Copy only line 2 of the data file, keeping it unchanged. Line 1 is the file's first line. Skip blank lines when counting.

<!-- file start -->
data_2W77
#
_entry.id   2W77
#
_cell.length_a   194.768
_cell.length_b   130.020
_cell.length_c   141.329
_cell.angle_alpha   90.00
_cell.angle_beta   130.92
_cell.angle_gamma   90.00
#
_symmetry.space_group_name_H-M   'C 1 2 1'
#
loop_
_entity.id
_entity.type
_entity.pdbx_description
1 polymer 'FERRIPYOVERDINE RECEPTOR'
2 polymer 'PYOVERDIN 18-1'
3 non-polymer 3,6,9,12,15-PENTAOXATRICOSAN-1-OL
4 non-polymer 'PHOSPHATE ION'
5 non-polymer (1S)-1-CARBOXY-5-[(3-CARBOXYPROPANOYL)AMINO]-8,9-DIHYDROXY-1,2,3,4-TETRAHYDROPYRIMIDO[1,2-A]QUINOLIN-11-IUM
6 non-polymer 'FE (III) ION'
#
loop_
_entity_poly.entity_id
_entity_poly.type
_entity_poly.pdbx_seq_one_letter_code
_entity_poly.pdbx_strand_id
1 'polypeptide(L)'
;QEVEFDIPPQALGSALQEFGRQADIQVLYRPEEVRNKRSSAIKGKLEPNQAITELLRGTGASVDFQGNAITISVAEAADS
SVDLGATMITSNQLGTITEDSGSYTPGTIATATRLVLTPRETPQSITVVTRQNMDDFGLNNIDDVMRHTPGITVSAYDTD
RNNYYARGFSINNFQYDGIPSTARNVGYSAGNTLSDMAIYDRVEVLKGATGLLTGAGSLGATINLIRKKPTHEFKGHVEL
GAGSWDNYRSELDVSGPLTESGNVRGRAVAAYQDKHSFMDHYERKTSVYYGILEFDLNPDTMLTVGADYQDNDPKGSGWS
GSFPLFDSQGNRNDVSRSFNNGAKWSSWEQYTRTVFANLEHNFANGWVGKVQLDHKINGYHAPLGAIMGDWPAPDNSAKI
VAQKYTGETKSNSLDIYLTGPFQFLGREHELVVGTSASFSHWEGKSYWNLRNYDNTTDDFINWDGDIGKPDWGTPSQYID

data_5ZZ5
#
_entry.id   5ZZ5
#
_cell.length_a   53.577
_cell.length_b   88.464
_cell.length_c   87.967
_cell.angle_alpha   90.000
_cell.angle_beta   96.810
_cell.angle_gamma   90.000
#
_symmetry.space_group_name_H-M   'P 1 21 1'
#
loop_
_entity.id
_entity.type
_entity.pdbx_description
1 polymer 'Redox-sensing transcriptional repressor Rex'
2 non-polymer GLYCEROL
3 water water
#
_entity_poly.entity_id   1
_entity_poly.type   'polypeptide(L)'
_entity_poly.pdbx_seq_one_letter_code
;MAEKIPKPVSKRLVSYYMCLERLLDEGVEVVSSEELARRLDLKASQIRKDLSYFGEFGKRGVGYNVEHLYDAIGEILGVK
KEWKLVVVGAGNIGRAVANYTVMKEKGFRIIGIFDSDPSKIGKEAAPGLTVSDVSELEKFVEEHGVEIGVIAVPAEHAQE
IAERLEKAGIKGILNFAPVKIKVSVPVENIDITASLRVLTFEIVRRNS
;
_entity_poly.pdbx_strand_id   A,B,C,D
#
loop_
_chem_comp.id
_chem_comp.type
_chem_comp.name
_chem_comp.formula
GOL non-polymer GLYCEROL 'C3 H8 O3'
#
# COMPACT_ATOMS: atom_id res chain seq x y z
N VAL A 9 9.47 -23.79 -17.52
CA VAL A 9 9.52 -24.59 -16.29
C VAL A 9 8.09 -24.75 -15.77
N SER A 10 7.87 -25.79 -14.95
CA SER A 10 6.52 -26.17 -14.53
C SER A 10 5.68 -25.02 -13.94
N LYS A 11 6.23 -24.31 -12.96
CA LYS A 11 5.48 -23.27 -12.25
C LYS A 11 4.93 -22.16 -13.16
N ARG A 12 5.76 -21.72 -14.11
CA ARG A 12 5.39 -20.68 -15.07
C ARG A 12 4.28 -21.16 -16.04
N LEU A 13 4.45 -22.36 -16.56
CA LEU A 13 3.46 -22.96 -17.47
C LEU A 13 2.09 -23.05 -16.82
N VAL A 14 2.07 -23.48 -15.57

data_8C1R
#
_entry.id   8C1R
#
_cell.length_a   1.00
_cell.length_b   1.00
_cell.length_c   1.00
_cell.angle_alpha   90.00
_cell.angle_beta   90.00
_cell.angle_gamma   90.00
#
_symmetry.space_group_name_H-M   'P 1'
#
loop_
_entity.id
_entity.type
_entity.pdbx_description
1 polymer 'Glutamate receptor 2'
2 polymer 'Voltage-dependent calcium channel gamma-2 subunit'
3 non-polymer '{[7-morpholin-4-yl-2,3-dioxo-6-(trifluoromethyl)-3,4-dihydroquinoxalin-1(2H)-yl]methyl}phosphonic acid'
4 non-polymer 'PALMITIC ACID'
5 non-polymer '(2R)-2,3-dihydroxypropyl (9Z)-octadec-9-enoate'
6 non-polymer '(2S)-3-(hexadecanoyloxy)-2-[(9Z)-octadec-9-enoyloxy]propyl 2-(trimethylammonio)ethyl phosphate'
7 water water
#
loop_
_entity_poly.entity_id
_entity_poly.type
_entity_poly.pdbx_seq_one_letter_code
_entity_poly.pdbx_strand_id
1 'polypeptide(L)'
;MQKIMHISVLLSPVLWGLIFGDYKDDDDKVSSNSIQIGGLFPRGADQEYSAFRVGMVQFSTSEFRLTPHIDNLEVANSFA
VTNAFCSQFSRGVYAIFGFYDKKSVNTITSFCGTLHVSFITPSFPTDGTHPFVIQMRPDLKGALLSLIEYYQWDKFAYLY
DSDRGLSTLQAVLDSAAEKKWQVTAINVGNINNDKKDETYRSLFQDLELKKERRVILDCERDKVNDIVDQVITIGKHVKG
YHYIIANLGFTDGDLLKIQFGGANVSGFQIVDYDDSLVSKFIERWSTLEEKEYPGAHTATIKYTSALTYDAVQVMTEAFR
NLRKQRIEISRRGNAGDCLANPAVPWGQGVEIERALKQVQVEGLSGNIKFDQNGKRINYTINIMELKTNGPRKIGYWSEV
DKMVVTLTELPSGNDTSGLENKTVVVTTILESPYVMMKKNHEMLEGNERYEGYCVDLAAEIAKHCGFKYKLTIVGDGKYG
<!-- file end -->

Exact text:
#